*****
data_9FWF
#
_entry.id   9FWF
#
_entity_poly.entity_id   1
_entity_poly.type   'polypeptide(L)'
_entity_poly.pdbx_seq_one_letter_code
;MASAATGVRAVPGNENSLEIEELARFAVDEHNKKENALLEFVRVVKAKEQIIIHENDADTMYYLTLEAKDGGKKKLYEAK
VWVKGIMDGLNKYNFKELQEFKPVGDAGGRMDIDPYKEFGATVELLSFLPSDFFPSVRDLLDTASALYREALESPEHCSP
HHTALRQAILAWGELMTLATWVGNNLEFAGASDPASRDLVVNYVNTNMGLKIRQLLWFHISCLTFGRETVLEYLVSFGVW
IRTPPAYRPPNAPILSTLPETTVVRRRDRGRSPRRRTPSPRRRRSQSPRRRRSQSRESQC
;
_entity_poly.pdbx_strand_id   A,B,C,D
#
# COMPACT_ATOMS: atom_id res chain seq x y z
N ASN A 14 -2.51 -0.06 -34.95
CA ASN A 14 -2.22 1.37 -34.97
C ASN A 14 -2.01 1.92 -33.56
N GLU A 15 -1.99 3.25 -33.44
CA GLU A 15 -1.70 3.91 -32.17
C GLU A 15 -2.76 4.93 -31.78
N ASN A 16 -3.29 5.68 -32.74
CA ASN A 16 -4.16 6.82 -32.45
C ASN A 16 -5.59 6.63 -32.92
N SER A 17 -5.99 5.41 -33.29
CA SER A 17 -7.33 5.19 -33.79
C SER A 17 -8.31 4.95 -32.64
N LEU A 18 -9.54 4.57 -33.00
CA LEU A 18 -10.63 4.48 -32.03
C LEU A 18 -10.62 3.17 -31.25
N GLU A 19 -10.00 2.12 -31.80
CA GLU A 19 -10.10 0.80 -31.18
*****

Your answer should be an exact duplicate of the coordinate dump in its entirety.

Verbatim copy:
data_9FWF
#
_entry.id   9FWF
#
_entity_poly.entity_id   1
_entity_poly.type   'polypeptide(L)'
_entity_poly.pdbx_seq_one_letter_code
;MASAATGVRAVPGNENSLEIEELARFAVDEHNKKENALLEFVRVVKAKEQIIIHENDADTMYYLTLEAKDGGKKKLYEAK
VWVKGIMDGLNKYNFKELQEFKPVGDAGGRMDIDPYKEFGATVELLSFLPSDFFPSVRDLLDTASALYREALESPEHCSP
HHTALRQAILAWGELMTLATWVGNNLEFAGASDPASRDLVVNYVNTNMGLKIRQLLWFHISCLTFGRETVLEYLVSFGVW
IRTPPAYRPPNAPILSTLPETTVVRRRDRGRSPRRRTPSPRRRRSQSPRRRRSQSRESQC
;
_entity_poly.pdbx_strand_id   A,B,C,D
#
# COMPACT_ATOMS: atom_id res chain seq x y z
N ASN A 14 -2.51 -0.06 -34.95
CA ASN A 14 -2.22 1.37 -34.97
C ASN A 14 -2.01 1.92 -33.56
N GLU A 15 -1.99 3.25 -33.44
CA GLU A 15 -1.70 3.91 -32.17
C GLU A 15 -2.76 4.93 -31.78
N ASN A 16 -3.29 5.68 -32.74
CA ASN A 16 -4.16 6.82 -32.45
C ASN A 16 -5.59 6.63 -32.92
N SER A 17 -5.99 5.41 -33.29
CA SER A 17 -7.33 5.19 -33.79
C SER A 17 -8.31 4.95 -32.64
N LEU A 18 -9.54 4.57 -33.00
CA LEU A 18 -10.63 4.48 -32.03
C LEU A 18 -10.62 3.17 -31.25
N GLU A 19 -10.00 2.12 -31.80
CA GLU A 19 -10.10 0.80 -31.18